How Microsoft is addressing antitrust concerns over Activision deal (The Economic Times)
The recent decision by regulators to prevent Microsoft from acquiring gaming business Activision Blizzard could, according to some industry analysts, result in a greater selection of games being made available to gamers.
According to the UK’s antitrust regulator, the purchase would have a negative impact on competition in the cloud gaming industry. Concerns are developing that large-scale mergers in the technology industry could have an effect on users all over the world.
Anat Alon-Beck, a business law professor at Case Western Reserve University, told Lifewire in an email interview that the United States Federal Trade Commission has authorized an administrative complaint against the proposed merger between Microsoft Corporation and Activision Blizzard, Inc., a video game developer. “Even here in the USA,” Alon-Beck said. “The United States Federal Trade Commission.”
It is important to keep in mind that in addition to selling the Xbox gaming system, Microsoft also provides a video game subscription service known as Xbox Game Pass in addition to a cloud-based video game streaming service. If the transaction is finalized, Microsoft will have the ability to eliminate competitors to its Xbox gaming devices as well as its rapidly expanding subscription and cloud-gaming business.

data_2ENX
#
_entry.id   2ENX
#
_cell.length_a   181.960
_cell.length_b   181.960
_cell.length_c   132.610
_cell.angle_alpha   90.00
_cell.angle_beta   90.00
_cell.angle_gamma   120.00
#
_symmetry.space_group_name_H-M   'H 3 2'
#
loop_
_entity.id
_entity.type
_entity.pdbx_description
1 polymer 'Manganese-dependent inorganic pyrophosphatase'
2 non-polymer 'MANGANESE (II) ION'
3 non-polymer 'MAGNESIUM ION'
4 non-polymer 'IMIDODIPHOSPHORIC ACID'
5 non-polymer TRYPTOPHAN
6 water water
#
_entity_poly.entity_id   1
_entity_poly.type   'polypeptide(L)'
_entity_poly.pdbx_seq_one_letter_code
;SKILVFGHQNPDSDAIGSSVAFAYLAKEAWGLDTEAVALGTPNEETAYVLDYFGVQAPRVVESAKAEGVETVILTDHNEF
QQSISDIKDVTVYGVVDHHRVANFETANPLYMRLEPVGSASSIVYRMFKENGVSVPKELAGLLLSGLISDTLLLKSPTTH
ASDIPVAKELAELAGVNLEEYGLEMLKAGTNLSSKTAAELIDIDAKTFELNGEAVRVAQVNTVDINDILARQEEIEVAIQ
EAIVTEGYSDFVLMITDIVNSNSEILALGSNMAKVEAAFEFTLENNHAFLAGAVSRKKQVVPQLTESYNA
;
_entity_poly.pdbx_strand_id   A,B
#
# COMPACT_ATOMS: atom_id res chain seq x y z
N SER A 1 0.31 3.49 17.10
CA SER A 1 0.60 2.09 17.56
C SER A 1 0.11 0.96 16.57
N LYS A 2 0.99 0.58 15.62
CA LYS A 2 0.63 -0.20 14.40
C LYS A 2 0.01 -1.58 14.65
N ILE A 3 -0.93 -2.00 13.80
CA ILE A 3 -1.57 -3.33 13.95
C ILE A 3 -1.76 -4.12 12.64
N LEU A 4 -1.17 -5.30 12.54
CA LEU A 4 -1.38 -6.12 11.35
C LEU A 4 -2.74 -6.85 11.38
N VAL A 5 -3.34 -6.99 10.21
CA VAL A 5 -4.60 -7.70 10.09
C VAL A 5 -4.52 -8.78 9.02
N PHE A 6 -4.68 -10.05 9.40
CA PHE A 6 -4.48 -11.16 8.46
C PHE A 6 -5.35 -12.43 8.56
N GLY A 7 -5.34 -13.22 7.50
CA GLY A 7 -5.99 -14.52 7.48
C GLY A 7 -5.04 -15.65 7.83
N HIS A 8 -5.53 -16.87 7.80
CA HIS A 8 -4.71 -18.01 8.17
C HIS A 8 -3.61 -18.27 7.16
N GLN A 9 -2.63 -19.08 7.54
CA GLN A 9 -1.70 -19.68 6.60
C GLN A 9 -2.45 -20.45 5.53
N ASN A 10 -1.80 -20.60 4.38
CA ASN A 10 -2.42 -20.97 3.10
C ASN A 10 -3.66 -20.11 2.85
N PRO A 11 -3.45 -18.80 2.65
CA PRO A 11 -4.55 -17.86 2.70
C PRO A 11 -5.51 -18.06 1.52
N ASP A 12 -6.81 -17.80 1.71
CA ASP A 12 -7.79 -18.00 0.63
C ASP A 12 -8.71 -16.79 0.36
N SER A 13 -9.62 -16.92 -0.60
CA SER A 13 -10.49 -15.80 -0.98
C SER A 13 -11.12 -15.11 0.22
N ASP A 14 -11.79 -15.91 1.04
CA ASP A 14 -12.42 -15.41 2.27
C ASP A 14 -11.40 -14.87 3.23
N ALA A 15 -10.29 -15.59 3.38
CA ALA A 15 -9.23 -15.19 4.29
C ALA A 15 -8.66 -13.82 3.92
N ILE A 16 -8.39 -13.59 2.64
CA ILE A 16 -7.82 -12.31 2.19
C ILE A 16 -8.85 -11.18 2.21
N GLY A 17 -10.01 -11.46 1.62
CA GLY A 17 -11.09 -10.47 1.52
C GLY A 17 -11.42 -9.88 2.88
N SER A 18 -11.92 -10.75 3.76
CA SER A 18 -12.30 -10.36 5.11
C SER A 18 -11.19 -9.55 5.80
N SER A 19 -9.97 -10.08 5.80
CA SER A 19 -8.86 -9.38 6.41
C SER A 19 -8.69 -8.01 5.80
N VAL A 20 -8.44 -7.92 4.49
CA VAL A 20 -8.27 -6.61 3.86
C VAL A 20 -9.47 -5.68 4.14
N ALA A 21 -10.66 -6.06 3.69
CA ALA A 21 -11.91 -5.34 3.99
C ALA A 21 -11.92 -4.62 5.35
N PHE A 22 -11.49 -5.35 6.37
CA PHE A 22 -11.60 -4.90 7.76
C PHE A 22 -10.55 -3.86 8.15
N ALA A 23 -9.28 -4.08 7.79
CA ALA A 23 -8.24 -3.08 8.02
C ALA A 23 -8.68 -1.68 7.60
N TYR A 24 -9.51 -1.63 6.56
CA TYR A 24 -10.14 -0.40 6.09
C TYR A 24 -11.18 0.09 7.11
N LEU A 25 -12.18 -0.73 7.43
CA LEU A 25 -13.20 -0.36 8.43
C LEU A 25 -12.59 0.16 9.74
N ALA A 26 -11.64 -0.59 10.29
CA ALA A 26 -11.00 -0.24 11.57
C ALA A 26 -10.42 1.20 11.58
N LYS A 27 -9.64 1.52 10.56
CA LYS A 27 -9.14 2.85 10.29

In January 2022, Microsoft made an offer of $68.7 billion to acquire Activision, which is recognized as one of the most successful video game producers in the world. The government of the United Kingdom initiated an investigation, which revealed that the combination has the potential to enhance Microsoft’s position in cloud gaming and reduce the amount of competition in this rapidly expanding market.
Also read: Microsoft’s Activision Blizzard deal blocked by UK regulators
According to a statement issued by the United Kingdom government in a news release, “Microsoft already enjoys a powerful position and head start over other competitors in cloud gaming,” and this agreement would extend that advantage by giving Microsoft the potential to undermine new and innovative competitors.
The Competition and Markets Authority (CMA) stated that Microsoft’s promise to provide major cloud gaming platforms with access to the multi-billion dollar Call of Duty franchise owned by Activision would not be a viable means of resolving its concerns in this matter.
The Competition and Markets Authority (CMA) is the first of the three authorities to make a decision regarding the proposed transaction, which also requires approval from the United States of America and the European Union. The organization in the UK stated that it did not have any concerns about the possibility of the arrangement distorting competition in the market for console gaming.
Both Microsoft and Activision Blizzard expressed their disagreement with the ruling and stated that they will file an appeal. The popular video games Call of Duty, World of Warcraft, and Candy Crush are all produced by Activision Blizzard.